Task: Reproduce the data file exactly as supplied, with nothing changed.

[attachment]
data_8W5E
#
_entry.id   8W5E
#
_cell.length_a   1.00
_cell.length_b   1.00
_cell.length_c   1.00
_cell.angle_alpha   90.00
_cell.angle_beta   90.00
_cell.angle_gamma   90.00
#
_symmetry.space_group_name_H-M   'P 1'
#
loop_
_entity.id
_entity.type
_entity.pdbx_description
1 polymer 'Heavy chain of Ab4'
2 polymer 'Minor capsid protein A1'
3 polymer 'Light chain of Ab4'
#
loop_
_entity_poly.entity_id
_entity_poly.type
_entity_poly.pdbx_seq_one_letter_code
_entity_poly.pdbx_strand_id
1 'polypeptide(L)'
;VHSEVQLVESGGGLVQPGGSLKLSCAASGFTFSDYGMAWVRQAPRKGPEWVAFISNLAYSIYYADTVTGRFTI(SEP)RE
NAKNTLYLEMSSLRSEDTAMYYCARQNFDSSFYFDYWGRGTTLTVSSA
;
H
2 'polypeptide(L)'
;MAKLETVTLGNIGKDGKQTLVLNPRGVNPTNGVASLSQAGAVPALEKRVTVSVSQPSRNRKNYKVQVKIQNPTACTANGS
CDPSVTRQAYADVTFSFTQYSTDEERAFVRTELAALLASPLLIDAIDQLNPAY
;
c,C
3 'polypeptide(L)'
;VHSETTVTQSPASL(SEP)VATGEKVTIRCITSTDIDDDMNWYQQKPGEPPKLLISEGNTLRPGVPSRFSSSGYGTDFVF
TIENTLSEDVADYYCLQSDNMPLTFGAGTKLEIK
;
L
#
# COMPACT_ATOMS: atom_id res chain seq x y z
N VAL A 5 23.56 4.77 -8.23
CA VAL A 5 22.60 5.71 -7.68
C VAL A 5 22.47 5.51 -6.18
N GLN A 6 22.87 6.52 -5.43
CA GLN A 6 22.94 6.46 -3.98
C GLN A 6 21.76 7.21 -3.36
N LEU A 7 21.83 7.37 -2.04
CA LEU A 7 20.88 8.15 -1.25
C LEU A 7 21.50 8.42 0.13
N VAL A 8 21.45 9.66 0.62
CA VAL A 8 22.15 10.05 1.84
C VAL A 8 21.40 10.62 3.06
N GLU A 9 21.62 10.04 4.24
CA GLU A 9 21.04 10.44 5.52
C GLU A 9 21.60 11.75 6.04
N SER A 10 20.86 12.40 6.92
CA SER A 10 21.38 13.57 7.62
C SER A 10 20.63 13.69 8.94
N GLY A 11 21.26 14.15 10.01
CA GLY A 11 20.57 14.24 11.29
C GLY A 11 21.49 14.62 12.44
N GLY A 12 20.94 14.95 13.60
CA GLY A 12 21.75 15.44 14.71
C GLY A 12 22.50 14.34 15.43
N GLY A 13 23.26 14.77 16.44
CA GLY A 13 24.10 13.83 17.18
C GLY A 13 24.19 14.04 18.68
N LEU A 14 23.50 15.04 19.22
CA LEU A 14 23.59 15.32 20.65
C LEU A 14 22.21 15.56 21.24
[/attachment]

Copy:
data_8W5E
#
_entry.id   8W5E
#
_cell.length_a   1.00
_cell.length_b   1.00
_cell.length_c   1.00
_cell.angle_alpha   90.00
_cell.angle_beta   90.00
_cell.angle_gamma   90.00
#
_symmetry.space_group_name_H-M   'P 1'
#
loop_
_entity.id
_entity.type
_entity.pdbx_description
1 polymer 'Heavy chain of Ab4'
2 polymer 'Minor capsid protein A1'
3 polymer 'Light chain of Ab4'
#
loop_
_entity_poly.entity_id
_entity_poly.type
_entity_poly.pdbx_seq_one_letter_code
_entity_poly.pdbx_strand_id
1 'polypeptide(L)'
;VHSEVQLVESGGGLVQPGGSLKLSCAASGFTFSDYGMAWVRQAPRKGPEWVAFISNLAYSIYYADTVTGRFTI(SEP)RE
NAKNTLYLEMSSLRSEDTAMYYCARQNFDSSFYFDYWGRGTTLTVSSA
;
H
2 'polypeptide(L)'
;MAKLETVTLGNIGKDGKQTLVLNPRGVNPTNGVASLSQAGAVPALEKRVTVSVSQPSRNRKNYKVQVKIQNPTACTANGS
CDPSVTRQAYADVTFSFTQYSTDEERAFVRTELAALLASPLLIDAIDQLNPAY
;
c,C
3 'polypeptide(L)'
;VHSETTVTQSPASL(SEP)VATGEKVTIRCITSTDIDDDMNWYQQKPGEPPKLLISEGNTLRPGVPSRFSSSGYGTDFVF
TIENTLSEDVADYYCLQSDNMPLTFGAGTKLEIK
;
L
#
# COMPACT_ATOMS: atom_id res chain seq x y z
N VAL A 5 23.56 4.77 -8.23
CA VAL A 5 22.60 5.71 -7.68
C VAL A 5 22.47 5.51 -6.18
N GLN A 6 22.87 6.52 -5.43
CA GLN A 6 22.94 6.46 -3.98
C GLN A 6 21.76 7.21 -3.36
N LEU A 7 21.83 7.37 -2.04
CA LEU A 7 20.88 8.15 -1.25
C LEU A 7 21.50 8.42 0.13
N VAL A 8 21.45 9.66 0.62
CA VAL A 8 22.15 10.05 1.84
C VAL A 8 21.40 10.62 3.06
N GLU A 9 21.62 10.04 4.24
CA GLU A 9 21.04 10.44 5.52
C GLU A 9 21.60 11.75 6.04
N SER A 10 20.86 12.40 6.92
CA SER A 10 21.38 13.57 7.62
C SER A 10 20.63 13.69 8.94
N GLY A 11 21.26 14.15 10.01
CA GLY A 11 20.57 14.24 11.29
C GLY A 11 21.49 14.62 12.44
N GLY A 12 20.94 14.95 13.60
CA GLY A 12 21.75 15.44 14.71
C GLY A 12 22.50 14.34 15.43
N GLY A 13 23.26 14.77 16.44
CA GLY A 13 24.10 13.83 17.18
C GLY A 13 24.19 14.04 18.68
N LEU A 14 23.50 15.04 19.22
CA LEU A 14 23.59 15.32 20.65
C LEU A 14 22.21 15.56 21.24